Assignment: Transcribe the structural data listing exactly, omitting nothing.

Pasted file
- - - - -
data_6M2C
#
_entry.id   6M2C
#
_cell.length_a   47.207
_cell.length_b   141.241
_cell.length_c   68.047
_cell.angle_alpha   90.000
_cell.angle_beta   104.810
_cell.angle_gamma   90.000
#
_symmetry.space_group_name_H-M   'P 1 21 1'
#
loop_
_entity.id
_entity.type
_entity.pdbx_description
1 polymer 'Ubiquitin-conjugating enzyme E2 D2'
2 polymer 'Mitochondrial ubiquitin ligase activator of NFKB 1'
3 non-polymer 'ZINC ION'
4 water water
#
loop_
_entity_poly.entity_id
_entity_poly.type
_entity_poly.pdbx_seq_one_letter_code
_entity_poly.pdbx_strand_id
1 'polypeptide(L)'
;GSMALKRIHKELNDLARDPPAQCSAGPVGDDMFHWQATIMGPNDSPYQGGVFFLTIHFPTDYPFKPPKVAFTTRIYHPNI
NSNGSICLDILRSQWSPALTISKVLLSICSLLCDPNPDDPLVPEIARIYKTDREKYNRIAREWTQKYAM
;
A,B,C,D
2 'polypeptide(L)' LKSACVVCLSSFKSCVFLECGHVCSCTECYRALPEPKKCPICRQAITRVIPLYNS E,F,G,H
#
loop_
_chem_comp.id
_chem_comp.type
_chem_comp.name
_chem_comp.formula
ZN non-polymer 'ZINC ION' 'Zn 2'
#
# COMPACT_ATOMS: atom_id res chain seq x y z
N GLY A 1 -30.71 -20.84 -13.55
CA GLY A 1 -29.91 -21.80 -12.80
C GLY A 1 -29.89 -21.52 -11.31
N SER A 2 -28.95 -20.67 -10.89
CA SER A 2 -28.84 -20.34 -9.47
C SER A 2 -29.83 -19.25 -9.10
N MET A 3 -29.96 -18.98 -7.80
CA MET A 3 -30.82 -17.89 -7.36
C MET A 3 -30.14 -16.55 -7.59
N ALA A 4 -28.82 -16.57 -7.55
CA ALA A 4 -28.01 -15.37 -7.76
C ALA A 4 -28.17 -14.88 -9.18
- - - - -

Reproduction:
data_6M2C
#
_entry.id   6M2C
#
_cell.length_a   47.207
_cell.length_b   141.241
_cell.length_c   68.047
_cell.angle_alpha   90.000
_cell.angle_beta   104.810
_cell.angle_gamma   90.000
#
_symmetry.space_group_name_H-M   'P 1 21 1'
#
loop_
_entity.id
_entity.type
_entity.pdbx_description
1 polymer 'Ubiquitin-conjugating enzyme E2 D2'
2 polymer 'Mitochondrial ubiquitin ligase activator of NFKB 1'
3 non-polymer 'ZINC ION'
4 water water
#
loop_
_entity_poly.entity_id
_entity_poly.type
_entity_poly.pdbx_seq_one_letter_code
_entity_poly.pdbx_strand_id
1 'polypeptide(L)'
;GSMALKRIHKELNDLARDPPAQCSAGPVGDDMFHWQATIMGPNDSPYQGGVFFLTIHFPTDYPFKPPKVAFTTRIYHPNI
NSNGSICLDILRSQWSPALTISKVLLSICSLLCDPNPDDPLVPEIARIYKTDREKYNRIAREWTQKYAM
;
A,B,C,D
2 'polypeptide(L)' LKSACVVCLSSFKSCVFLECGHVCSCTECYRALPEPKKCPICRQAITRVIPLYNS E,F,G,H
#
loop_
_chem_comp.id
_chem_comp.type
_chem_comp.name
_chem_comp.formula
ZN non-polymer 'ZINC ION' 'Zn 2'
#
# COMPACT_ATOMS: atom_id res chain seq x y z
N GLY A 1 -30.71 -20.84 -13.55
CA GLY A 1 -29.91 -21.80 -12.80
C GLY A 1 -29.89 -21.52 -11.31
N SER A 2 -28.95 -20.67 -10.89
CA SER A 2 -28.84 -20.34 -9.47
C SER A 2 -29.83 -19.25 -9.10
N MET A 3 -29.96 -18.98 -7.80
CA MET A 3 -30.82 -17.89 -7.36
C MET A 3 -30.14 -16.55 -7.59
N ALA A 4 -28.82 -16.57 -7.55
CA ALA A 4 -28.01 -15.37 -7.76
C ALA A 4 -28.17 -14.88 -9.18